- Earnings estimates now plummeting in Europe and the UK. Small Cap earnings upgrades in Europe and the US have declined to historical lows of below 13%. In the UK this metric appears to be somewhat behind at 23%, implying that this market has more ground to loose in the current global slump.
- A delay in recovering forecasts is a concern for momentum-based variables, such as earnings revisions and price momentum, which gain from a market setting that reflects benign and even pessimistic expectations. Factors such as Return on Equity and Realized Earnings Growth appear most useful.
From Barry Ritholz: RealtyTrac (realtytrac.com) reported this week that in 2008, the U.S. had a total of 3,157,806 foreclosure filings default notices, auction sale notices and bank repossessions on 2,330,483 U.S. properties. This was an 81% increase over 2007, and a 225% percent increase from 2006. The report also shows that 1.84 percent of all U.S. housing units (one in 54) received at least one foreclosure filing during the year, up from 1.03 percent in 2007. Housing es muy malo.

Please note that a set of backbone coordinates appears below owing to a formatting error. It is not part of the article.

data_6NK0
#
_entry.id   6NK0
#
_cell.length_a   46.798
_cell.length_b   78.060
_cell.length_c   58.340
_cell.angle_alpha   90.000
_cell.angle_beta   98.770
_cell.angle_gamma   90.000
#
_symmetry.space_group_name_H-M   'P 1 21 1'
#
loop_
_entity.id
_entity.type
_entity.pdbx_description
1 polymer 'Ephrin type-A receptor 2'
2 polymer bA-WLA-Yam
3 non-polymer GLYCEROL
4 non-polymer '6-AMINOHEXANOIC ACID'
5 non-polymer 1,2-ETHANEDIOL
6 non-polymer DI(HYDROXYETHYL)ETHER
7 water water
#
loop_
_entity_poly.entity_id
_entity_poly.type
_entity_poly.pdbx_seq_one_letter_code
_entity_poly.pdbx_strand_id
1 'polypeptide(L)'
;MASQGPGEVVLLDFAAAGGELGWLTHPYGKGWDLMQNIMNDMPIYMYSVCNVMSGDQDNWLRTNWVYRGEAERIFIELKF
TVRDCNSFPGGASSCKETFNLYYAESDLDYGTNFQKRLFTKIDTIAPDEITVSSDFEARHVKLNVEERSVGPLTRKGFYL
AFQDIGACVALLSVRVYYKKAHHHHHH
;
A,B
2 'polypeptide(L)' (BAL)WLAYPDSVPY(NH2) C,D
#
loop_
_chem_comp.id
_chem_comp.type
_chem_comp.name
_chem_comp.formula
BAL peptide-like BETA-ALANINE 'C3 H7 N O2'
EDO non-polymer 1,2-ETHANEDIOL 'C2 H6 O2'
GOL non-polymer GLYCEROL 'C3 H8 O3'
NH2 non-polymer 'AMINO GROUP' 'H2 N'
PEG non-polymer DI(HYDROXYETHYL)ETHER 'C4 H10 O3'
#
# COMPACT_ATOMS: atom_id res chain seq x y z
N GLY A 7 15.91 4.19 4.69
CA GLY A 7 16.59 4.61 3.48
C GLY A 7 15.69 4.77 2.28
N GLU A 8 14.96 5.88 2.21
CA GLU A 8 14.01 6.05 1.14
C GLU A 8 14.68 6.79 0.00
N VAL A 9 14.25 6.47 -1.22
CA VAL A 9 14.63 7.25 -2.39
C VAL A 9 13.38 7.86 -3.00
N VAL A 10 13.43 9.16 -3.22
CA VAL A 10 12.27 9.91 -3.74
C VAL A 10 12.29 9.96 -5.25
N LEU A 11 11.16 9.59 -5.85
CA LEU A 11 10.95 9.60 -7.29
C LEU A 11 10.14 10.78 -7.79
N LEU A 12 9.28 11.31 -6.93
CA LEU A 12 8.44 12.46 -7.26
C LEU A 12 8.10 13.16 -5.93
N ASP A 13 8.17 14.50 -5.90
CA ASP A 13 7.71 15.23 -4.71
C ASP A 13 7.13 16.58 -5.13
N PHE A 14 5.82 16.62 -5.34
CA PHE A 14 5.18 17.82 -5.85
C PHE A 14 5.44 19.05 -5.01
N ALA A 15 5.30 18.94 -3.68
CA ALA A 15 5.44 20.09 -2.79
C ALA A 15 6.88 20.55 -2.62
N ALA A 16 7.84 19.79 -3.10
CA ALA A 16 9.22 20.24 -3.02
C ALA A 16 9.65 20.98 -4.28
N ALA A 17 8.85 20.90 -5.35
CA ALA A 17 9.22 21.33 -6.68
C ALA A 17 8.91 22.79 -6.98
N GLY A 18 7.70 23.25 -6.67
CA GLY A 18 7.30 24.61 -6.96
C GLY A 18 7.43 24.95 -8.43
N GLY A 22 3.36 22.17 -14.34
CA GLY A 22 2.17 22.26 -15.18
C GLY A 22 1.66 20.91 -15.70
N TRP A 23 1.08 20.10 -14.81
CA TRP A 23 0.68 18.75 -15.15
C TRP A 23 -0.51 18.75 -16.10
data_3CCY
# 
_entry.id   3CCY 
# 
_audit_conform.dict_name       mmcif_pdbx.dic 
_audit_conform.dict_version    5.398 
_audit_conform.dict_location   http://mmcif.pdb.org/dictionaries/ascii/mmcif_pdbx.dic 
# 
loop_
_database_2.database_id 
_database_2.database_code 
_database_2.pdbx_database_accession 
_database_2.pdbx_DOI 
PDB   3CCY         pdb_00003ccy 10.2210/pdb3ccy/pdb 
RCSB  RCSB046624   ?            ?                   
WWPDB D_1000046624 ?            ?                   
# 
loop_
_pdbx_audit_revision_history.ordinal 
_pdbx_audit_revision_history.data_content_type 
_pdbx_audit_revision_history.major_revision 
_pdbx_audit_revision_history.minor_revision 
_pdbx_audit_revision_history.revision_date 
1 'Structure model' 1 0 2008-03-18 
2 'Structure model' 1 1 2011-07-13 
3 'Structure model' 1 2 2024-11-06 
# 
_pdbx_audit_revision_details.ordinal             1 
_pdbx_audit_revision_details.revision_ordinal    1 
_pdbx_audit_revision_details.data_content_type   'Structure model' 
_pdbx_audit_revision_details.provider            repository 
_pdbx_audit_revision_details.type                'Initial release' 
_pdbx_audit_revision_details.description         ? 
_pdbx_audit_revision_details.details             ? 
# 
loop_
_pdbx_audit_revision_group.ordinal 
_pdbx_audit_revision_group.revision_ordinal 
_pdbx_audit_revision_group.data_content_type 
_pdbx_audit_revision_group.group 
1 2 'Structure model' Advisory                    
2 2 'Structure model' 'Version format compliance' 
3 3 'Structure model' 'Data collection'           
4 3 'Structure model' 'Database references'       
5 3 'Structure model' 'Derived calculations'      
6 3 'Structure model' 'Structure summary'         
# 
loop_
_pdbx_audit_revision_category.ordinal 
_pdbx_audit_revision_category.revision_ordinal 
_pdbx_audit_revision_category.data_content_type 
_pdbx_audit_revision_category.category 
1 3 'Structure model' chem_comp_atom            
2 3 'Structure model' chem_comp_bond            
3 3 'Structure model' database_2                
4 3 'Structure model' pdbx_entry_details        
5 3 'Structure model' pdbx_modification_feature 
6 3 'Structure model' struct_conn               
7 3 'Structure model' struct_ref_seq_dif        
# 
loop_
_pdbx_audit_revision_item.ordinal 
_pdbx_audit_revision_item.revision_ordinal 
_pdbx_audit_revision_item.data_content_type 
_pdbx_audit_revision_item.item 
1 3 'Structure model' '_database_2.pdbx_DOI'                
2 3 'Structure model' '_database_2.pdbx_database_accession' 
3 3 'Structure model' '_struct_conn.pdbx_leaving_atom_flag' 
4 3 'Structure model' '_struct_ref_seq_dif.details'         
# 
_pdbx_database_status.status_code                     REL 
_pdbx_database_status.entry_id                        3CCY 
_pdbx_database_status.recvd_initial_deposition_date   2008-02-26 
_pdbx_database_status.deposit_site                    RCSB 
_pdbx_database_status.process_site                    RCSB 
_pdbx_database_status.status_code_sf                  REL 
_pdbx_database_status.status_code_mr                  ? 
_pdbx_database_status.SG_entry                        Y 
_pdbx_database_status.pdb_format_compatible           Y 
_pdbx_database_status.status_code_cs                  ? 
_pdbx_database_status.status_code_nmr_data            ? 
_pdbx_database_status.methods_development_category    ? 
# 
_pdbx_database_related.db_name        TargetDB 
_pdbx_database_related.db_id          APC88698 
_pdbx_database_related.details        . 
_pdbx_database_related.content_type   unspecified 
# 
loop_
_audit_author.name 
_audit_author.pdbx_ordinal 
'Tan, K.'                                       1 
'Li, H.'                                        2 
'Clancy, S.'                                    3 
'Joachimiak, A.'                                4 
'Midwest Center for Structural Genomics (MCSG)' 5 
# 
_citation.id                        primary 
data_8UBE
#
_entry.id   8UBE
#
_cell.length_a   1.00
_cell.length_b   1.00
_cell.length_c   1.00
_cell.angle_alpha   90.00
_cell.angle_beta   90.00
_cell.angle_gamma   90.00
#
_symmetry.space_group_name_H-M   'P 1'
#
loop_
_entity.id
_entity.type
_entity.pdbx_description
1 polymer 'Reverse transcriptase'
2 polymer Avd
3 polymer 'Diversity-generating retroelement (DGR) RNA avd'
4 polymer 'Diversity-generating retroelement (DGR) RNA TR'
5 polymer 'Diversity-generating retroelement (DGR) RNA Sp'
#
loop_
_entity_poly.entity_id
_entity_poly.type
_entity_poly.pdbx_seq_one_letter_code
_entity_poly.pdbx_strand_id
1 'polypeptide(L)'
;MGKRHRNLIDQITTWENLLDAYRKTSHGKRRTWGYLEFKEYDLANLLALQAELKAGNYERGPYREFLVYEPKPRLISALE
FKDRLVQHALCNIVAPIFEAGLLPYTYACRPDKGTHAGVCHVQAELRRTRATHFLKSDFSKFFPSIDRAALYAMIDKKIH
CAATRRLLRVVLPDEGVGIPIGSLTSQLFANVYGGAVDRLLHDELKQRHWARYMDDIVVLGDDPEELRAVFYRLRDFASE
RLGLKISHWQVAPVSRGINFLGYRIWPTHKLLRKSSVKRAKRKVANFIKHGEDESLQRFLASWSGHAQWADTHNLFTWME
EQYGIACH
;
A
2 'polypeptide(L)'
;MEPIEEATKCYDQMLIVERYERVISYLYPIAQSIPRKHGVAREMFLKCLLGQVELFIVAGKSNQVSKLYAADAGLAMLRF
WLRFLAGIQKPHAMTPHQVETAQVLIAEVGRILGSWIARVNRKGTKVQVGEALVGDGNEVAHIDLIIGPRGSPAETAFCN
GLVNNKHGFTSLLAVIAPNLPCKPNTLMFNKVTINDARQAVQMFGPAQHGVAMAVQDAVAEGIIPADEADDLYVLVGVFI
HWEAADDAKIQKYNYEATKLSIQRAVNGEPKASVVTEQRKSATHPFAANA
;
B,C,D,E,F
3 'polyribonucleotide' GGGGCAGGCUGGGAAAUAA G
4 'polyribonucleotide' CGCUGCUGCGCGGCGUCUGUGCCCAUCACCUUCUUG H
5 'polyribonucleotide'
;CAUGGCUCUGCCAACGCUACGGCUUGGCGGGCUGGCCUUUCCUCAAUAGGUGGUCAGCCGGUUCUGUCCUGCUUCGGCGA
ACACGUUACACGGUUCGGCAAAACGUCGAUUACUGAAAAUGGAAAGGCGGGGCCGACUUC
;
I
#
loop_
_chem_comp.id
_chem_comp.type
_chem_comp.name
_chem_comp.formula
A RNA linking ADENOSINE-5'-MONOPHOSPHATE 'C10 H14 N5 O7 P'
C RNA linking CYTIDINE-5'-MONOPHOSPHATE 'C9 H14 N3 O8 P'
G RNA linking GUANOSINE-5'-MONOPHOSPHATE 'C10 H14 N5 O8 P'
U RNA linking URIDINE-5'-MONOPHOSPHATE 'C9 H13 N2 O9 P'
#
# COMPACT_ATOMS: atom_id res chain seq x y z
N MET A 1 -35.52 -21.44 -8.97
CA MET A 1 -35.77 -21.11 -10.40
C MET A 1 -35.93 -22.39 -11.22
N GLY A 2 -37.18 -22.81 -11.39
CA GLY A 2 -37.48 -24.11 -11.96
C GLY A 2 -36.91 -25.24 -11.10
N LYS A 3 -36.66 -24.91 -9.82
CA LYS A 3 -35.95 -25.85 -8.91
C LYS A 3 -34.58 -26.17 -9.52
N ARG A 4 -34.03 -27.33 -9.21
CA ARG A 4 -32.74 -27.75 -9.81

Financial service stocks lagged the market last week. Citigroup announced they were breaking up (are they following our “too big to survive theme”?). The Bank of America received an additional $20 billion from the US government via TARP after losses at the recently acquired Merrill Lynch were bigger than they expected. Was there an unannounced government guarantee to that acquisition ala JP Morgan and Bear Stearns? Seems like it to me.
If my memory serves me correctly, Band of America also owns Countrywide. This should get very interesting.
Will Insurance Companies be the Next to Fall?
I received an email this week from an insurance executive/friend who brings up concerns about writers of variable annuities, specifically citing Hartford and Lincoln. I’ll quote him here (my comments in red):